ShelterBox, a global humanitarian relief organization based in Santa Barbara, will start providing emergency shelter in Yemen next month, responding to what the United Nations has called the world’s worst humanitarian crisis. Since Yemen’s civil war began in 2014, approximately four million civilians have fled their homes.
For the past two years, spring flooding has been caused by heavy rains, leading to fears for a recurrence this spring as concerns rise about the spread of COVID-19, cholera and malaria. Whole communities have been forced to flee their homes to set up new shelters, only to have to relocate again due to extreme weather or changes on the frontlines of the conflict.
It has been impossible to send humanitarian aid for many years due to air blockades. Two-thirds of the population is in need of humanitarian assistance, and most have been displaced from their home for more than two years. ShelterBox will start distributing aid next month, including tarps, water filters, mosquito nets, kitchen sets, solar lights, soap, and wash basins.
“The civil war has devastated the economy, destroyed critical infrastructure, and left millions homeless in Yemen. Families in Ma’rib have been forced to build makeshift shelters from sticks, rags, plastic sheeting, and anything they can find, as they fight for their survival between COVID-19 and a brutal conflict that has left them displaced and without access to basic services. ShelterBox is working with the humanitarian coordination system in Yemen to address the most urgent needs, providing emergency shelter and essential household items to help the most vulnerable people. Our tents, tarps, sleeping mats, tools, kitchen sets, and equipment will help provide privacy and protection to people living in overcrowded camps, damaged homes, and abandoned buildings. We are doing everything possible to expand our capacity to provide lifesaving relief in Yemen,” said ShelterBox President Kerri Murray.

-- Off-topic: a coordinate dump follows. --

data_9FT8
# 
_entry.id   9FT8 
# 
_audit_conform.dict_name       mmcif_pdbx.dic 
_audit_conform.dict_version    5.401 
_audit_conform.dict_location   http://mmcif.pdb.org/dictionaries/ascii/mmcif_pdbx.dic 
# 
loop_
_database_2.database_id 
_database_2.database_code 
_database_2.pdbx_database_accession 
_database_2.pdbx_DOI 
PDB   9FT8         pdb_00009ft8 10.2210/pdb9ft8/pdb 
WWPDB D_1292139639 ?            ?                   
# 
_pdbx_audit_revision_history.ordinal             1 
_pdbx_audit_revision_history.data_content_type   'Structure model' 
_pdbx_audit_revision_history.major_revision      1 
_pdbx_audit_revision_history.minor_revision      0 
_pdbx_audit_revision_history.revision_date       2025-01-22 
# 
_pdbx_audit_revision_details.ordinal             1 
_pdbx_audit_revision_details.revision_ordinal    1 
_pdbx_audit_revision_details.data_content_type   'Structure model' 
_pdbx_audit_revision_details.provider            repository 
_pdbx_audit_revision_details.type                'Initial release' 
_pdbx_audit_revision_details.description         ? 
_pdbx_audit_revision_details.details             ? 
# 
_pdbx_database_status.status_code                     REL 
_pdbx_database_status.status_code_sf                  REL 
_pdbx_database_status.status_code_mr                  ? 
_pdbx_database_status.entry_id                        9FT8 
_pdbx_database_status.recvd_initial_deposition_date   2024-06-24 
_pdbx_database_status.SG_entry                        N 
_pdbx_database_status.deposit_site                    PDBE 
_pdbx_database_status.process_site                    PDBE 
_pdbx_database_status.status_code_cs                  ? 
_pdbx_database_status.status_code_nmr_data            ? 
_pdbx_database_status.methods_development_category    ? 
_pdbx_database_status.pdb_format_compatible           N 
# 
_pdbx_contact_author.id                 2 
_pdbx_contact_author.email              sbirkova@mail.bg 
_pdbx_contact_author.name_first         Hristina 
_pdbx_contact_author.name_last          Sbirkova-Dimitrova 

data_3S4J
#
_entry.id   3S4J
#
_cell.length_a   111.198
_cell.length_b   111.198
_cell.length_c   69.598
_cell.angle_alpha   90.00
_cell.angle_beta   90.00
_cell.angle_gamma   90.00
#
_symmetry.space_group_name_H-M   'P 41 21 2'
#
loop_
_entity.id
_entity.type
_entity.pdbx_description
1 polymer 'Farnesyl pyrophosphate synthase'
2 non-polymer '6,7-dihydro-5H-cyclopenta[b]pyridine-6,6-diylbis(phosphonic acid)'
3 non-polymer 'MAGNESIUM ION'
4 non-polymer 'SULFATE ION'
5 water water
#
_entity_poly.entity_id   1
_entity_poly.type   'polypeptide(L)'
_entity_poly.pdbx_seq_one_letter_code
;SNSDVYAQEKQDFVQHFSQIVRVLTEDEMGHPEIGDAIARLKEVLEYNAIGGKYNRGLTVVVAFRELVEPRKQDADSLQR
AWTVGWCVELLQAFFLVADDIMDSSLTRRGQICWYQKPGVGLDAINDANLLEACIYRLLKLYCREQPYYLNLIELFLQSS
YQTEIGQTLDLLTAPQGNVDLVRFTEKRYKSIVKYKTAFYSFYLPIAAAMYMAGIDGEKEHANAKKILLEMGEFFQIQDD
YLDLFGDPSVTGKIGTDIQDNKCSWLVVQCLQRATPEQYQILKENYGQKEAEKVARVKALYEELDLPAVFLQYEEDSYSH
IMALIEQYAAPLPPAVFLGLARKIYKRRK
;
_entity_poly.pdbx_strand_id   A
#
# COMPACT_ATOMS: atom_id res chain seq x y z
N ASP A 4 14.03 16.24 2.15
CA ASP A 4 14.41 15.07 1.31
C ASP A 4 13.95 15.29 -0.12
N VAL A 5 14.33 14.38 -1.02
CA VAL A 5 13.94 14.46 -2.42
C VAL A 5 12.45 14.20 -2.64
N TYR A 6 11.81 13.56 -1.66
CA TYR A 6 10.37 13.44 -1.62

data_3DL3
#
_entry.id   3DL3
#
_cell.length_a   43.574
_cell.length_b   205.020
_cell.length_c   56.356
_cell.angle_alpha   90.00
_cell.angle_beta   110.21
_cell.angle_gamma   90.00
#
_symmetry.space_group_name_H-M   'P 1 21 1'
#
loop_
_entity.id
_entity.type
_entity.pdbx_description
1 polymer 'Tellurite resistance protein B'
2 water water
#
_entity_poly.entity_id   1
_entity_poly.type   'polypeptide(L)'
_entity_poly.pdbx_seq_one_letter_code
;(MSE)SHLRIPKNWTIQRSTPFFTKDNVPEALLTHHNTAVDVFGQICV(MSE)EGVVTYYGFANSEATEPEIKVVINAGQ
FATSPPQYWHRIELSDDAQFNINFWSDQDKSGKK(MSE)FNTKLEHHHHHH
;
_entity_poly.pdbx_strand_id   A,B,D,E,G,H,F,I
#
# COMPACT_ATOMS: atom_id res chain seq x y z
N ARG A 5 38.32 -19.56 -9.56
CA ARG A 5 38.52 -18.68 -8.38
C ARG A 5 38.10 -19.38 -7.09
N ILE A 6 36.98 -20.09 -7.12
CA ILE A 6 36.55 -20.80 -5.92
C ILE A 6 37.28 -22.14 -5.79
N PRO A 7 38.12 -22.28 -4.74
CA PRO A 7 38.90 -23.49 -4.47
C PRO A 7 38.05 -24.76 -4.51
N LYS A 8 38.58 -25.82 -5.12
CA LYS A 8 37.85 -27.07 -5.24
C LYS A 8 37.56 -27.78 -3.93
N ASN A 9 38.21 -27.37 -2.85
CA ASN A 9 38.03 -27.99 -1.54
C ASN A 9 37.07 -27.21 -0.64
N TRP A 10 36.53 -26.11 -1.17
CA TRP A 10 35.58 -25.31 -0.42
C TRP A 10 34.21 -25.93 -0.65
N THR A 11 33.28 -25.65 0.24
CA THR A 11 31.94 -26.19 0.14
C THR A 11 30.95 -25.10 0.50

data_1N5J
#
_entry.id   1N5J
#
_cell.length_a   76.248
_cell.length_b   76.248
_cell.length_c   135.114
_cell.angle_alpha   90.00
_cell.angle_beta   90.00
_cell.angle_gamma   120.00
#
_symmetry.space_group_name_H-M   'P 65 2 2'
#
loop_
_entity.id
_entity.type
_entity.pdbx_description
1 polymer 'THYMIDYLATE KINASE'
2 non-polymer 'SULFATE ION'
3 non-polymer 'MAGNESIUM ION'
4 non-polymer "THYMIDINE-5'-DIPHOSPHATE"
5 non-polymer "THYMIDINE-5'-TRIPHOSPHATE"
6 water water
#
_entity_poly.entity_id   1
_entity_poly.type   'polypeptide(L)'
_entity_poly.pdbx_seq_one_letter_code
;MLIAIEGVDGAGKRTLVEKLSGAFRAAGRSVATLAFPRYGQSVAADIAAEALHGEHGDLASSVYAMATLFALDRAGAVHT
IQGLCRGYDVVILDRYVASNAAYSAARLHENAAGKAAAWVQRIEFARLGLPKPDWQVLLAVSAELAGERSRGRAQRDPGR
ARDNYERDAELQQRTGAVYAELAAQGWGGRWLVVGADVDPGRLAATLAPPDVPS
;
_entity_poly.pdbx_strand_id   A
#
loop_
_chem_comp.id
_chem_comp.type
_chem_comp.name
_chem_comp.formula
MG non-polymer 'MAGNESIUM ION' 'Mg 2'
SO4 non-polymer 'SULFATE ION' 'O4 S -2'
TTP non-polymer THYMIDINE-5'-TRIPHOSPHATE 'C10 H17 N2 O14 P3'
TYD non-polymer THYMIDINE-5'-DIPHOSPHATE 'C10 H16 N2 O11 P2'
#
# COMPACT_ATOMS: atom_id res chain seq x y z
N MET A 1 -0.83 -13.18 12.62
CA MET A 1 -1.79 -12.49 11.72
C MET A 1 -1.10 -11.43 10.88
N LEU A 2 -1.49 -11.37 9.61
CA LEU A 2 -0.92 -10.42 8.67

ShelterBox aid will aim to provide safe drinking water and protection from torrential rains, as well as Covid-19 and other diseases. Since the conflict intensified in 2021, Ma’rib, once a safe haven for people who had to flee their homes, is becoming less safe. People are moving within the region, which is already home to the highest number of displaced people in Yemen, to find safety.
Ahmed, a father of five, was forced to leave his home after it was destroyed by heavy rains.
“We are still suffering. We are four families in one tent due to rains and floods. If the weather is cloudy or windy, we feel anxious and worry for what is going to happen later,” said Ahmed.
Eshraq, a mother of three, who also cares for her sick husband, said her first thought was how to save her children.
“Rain and floods came over and everything in my house was totally destroyed, everything has gone. We are still suffering. There isn’t a place for my children to sleep, they sleep in the yard outside the tent. We have no place to go to. We are suffering a lot. Our life is worse than anyone can imagine, we just feel afraid and anxious,” said Eshraq.